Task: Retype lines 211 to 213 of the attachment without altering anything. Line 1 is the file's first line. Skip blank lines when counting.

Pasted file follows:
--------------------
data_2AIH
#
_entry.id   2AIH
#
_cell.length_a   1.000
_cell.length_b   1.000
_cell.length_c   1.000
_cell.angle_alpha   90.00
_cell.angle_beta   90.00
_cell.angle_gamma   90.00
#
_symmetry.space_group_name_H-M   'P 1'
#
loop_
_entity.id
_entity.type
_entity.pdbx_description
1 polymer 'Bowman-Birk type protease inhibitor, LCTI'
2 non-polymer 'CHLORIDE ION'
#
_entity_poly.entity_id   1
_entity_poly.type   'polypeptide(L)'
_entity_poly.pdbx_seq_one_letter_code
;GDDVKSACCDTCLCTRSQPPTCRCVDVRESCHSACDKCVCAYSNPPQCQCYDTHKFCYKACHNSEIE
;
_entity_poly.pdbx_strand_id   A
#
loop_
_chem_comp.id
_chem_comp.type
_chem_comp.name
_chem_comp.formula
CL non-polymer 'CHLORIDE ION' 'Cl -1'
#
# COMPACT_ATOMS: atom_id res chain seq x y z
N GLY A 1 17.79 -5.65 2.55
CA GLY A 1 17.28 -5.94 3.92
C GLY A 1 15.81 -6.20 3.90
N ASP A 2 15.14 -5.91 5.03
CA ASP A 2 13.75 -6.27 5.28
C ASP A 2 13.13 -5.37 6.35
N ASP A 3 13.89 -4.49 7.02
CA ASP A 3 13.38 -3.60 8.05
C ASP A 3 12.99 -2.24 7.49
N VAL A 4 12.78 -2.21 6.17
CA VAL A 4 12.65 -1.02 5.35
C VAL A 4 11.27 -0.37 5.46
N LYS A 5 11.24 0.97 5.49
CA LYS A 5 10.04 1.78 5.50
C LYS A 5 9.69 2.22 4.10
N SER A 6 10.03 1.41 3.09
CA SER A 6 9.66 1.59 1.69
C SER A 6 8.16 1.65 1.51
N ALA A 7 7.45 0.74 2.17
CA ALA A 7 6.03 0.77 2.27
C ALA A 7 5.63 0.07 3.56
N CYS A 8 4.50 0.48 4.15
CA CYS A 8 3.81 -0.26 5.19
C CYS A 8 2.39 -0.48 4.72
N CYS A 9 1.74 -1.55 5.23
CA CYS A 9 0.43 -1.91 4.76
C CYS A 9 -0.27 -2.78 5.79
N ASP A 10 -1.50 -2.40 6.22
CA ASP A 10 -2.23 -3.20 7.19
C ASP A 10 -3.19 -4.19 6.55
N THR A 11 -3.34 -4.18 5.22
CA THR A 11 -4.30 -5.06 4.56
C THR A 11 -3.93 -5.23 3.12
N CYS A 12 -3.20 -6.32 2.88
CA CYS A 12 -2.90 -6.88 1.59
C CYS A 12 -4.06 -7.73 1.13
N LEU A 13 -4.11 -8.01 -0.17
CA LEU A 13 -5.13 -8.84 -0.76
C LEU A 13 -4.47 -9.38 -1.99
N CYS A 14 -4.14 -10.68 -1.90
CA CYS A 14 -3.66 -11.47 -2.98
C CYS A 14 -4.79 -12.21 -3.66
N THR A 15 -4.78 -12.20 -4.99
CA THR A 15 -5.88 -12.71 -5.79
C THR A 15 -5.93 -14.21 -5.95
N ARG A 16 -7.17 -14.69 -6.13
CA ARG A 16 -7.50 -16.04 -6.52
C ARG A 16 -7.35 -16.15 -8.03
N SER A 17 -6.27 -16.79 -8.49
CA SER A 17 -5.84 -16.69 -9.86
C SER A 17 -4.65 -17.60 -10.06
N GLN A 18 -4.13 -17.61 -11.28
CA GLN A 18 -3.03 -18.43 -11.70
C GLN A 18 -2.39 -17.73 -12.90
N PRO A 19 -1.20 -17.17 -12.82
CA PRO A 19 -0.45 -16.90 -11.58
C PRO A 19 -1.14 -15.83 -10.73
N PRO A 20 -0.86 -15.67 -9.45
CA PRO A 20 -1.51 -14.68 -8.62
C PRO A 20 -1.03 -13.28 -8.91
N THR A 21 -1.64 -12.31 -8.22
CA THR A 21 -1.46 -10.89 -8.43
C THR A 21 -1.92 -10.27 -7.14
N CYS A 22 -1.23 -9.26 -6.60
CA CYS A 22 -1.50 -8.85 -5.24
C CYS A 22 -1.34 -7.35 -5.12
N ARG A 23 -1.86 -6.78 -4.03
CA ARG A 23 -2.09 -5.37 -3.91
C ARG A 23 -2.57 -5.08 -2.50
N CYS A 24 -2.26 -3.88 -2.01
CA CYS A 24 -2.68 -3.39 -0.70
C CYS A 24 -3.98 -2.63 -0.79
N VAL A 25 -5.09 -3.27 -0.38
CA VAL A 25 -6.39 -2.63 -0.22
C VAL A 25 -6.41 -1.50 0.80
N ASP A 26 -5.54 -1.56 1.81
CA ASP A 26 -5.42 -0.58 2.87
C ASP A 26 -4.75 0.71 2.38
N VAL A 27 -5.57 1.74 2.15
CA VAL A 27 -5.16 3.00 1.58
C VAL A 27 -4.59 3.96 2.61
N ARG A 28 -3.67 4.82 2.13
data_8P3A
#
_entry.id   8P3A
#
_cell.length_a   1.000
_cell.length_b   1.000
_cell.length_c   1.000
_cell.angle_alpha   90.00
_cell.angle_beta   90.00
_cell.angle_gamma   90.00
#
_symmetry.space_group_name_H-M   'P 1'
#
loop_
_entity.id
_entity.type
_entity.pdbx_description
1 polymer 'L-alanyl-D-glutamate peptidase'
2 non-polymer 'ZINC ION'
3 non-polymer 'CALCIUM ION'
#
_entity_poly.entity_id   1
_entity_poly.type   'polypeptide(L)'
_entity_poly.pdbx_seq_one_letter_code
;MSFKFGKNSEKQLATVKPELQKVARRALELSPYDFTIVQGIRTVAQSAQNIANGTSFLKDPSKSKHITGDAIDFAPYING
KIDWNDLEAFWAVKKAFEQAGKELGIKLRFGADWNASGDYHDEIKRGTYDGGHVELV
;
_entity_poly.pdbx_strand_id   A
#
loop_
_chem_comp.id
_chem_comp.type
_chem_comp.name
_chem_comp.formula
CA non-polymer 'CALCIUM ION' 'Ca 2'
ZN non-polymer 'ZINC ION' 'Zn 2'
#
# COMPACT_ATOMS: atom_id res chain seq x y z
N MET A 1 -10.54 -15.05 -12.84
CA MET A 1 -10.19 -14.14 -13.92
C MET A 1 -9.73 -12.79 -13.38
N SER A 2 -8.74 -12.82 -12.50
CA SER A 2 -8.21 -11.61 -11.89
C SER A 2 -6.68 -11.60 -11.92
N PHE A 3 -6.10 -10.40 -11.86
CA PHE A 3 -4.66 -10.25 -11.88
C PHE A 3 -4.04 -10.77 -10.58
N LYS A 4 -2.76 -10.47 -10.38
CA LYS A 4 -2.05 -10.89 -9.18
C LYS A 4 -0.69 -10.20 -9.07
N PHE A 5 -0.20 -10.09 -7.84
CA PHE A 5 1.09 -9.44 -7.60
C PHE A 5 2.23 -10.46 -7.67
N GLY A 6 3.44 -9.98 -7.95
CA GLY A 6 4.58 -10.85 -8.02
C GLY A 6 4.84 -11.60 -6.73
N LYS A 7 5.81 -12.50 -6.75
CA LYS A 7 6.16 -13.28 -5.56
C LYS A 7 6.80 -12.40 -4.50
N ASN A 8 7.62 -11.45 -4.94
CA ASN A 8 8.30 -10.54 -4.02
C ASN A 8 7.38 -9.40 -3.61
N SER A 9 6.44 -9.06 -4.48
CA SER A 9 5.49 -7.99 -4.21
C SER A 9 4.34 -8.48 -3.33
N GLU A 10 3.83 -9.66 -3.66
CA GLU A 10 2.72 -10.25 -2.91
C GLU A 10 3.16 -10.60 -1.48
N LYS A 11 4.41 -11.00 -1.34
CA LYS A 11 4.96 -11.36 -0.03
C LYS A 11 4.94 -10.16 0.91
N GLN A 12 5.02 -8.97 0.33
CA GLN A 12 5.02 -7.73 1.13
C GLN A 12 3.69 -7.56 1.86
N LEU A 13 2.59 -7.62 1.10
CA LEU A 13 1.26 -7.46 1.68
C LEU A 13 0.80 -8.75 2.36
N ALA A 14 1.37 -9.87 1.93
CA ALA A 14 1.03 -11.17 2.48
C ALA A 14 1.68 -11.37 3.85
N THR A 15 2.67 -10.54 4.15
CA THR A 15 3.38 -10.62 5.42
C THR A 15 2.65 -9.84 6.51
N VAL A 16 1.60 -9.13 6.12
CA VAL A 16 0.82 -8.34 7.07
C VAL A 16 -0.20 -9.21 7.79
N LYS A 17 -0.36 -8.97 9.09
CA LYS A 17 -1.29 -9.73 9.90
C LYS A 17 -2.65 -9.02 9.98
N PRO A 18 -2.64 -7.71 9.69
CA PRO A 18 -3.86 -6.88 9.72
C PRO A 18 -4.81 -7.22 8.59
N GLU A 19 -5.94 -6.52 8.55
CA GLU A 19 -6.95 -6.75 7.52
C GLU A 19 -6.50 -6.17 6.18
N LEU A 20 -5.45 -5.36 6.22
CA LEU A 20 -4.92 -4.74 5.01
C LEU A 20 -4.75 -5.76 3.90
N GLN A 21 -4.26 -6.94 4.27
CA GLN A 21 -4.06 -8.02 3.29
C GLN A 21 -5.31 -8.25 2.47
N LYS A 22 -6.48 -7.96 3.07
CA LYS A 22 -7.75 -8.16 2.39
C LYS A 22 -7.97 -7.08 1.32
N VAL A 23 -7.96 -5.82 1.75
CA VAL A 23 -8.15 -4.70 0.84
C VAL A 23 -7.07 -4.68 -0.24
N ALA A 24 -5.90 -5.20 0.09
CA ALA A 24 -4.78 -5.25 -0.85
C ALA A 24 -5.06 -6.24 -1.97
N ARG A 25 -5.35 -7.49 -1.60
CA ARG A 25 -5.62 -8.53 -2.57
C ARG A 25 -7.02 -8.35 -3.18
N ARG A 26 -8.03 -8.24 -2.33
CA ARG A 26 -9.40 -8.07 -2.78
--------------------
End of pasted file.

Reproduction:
CA GLU A 19 -6.95 -6.75 7.52
C GLU A 19 -6.50 -6.17 6.18
N LEU A 20 -5.45 -5.36 6.22